• Module 9, Assessments, Performance task, students use addition strategies to solve word problems. “Question 1. Draw jumps on the number line to figure out the total cost of these two items. Bicycle $185, scooter $132. Question 2. Draw jumps on the number line to figure out the total cost of these two items. Skateboard $34, Rollerskates $118.” The Scoring Rubric and Examples state, “2 Meets requirements. Shows complete understanding. For both questions, wrote one addend on the numberline. For both questions, showed the other addend as a series of efficient jumps. For both questions, calculated the correct total. For Question 2, placed the greater addend on the number line first. 1 Partially meets requirements. For both questions, wrote one addend on the number line. For both questions, showed the other addened as a series of jumps. The jumps may not have been efficient. For both questions, there may have been simple errors in calculations. 0 Does not meet requirements. Shows no understanding.”

Indicator 3k

Assessments include opportunities for students to demonstrate the full intent of grade-level/course-level standards and practices across the series.

4/4
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Indicator Rating Details

The materials reviewed for ORIGO Stepping Stones 2.0 Grade 2 meet expectations for providing assessments that include opportunities for students to demonstrate the full intent of grade-level standards and practices across the series.

Formative Assessments include Pre-test, Observations and discussions, and Journals and Portfolios. Summative Assessments include Check-ups, Interviews, Performance tasks, and Quarterly tests. All assessments regularly demonstrate the full intent of grade level content and practice standards through a variety of item types: multiple choice, short answer, and constructed response. Examples include:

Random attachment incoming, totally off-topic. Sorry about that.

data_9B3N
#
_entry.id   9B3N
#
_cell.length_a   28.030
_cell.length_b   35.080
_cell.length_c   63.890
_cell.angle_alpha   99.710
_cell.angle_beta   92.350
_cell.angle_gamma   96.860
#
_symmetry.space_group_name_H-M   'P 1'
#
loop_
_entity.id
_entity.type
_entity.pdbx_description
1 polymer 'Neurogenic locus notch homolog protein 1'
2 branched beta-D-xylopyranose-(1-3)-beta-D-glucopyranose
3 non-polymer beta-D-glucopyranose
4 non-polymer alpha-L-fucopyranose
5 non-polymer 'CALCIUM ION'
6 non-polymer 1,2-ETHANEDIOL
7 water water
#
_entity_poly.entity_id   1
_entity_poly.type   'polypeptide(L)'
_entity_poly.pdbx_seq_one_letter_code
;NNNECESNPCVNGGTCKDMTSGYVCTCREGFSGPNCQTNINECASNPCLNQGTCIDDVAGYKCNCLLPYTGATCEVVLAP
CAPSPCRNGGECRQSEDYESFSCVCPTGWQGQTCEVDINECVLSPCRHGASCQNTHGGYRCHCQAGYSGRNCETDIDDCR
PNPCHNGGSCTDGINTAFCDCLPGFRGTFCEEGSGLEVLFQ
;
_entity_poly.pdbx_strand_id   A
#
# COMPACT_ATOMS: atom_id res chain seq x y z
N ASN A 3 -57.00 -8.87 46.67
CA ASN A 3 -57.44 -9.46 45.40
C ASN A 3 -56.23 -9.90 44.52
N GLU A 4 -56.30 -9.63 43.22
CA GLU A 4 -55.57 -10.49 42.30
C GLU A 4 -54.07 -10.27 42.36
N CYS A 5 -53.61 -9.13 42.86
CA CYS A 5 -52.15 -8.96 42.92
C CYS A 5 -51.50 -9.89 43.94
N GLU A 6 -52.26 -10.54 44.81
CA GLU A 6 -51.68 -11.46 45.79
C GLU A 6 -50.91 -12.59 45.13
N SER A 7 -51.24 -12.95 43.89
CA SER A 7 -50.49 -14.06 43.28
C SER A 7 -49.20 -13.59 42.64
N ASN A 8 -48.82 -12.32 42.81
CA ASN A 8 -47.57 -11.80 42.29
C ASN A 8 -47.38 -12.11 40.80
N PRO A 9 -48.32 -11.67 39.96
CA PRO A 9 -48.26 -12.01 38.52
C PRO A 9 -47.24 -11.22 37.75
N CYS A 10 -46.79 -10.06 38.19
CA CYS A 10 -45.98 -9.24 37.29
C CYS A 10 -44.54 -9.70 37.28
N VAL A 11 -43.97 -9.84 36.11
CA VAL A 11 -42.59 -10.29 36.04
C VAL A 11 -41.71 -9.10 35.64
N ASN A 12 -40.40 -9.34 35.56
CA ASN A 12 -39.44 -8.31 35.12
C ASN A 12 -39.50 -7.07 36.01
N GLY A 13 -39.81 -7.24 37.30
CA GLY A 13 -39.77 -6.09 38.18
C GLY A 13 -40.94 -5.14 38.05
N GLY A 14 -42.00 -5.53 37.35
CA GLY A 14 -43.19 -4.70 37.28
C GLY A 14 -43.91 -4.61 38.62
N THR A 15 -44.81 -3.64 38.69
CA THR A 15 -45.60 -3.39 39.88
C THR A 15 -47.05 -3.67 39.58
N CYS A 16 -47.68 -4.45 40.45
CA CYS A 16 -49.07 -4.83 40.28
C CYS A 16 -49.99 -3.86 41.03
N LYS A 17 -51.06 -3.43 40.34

• Module 3, Check-up 2 and Performance task, develop the full intent of standard 2.NBT.4, compare two three-digit numbers based on meanings of the hundreds, tens, and ones digits, using >, =, and < symbols to record the results of comparisons. Check-up 2, Question 1, “Write < or > to complete each of these. a. 485 ___ 619, b. 520 ___ 531, c. 349 ___ 342.” Performance task, Question 2, “Look at these numbers below. Write two more numbers so that all five numbers are in order. 387, ___, 423, ___, 502.”

  • Module 6, Quarterly test questions support the full intent of MP7, look for and make use of structure, as students use fact family strategies to solve a complex problem. Question 9, “Choose the missing fact from this fact family. 14 - 5 = 9, 14 - 9 = 5, 9 + 5 = 14. A. 9 - 5 = 14, B. 5 + 9 = 14, C. 9 + 14 = 23.”

  • Module 9, Quarterly test A questions support the full intent of MP5, use appropriate tools strategically, as students choose a subtraction strategy to solve a word problem. Question 2, “Solve the problem. Show your thinking. There are 67 people at a zoo. 10 people leave on the first bus and 12 people leave on the second bus. How many people are left at the zoo?” 

  • Module 11, Interview 1 and Check-up 2, develop the full intent of 2.MD.8, solve word problems involving dollar bills, quarters, dimes, nickels, and pennies, using $ and ¢ symbols appropriately. Interview 1, “Resources: play money: one $1, 6 quarters, 12 dimes, 25 nickels, and 30 pennies. Steps: Provide the student with the dollar bill and coins. Ask, How many cents are there in one penny? Repeat for the other coins and the dollar bill. Ask the student to use the coins to demonstrate their answer to the following questions. Ask, How many nickels have the same value as one dime? How many nickels have the same value as one quarter? How many dimes have the same value as one dollar? How many quarters have the same value as one dollar? Ask the student to show a combination of coins that equals 78 cents. Draw a ✔ beside the learning the student has successfully demonstrated.” Check-up 2, Question 2, “Figure out and write how much each person has. a. Katherine has two quarters, three dimes, and a penny. b. Samuel has two dimes, five pennies and a nickel. c. Sara has three nickels, two dimes, and two quarters.”

Indicator 3l

Assessments offer accommodations that allow students to demonstrate their knowledge and skills without changing the content of the assessment.

Narrative Evidence Only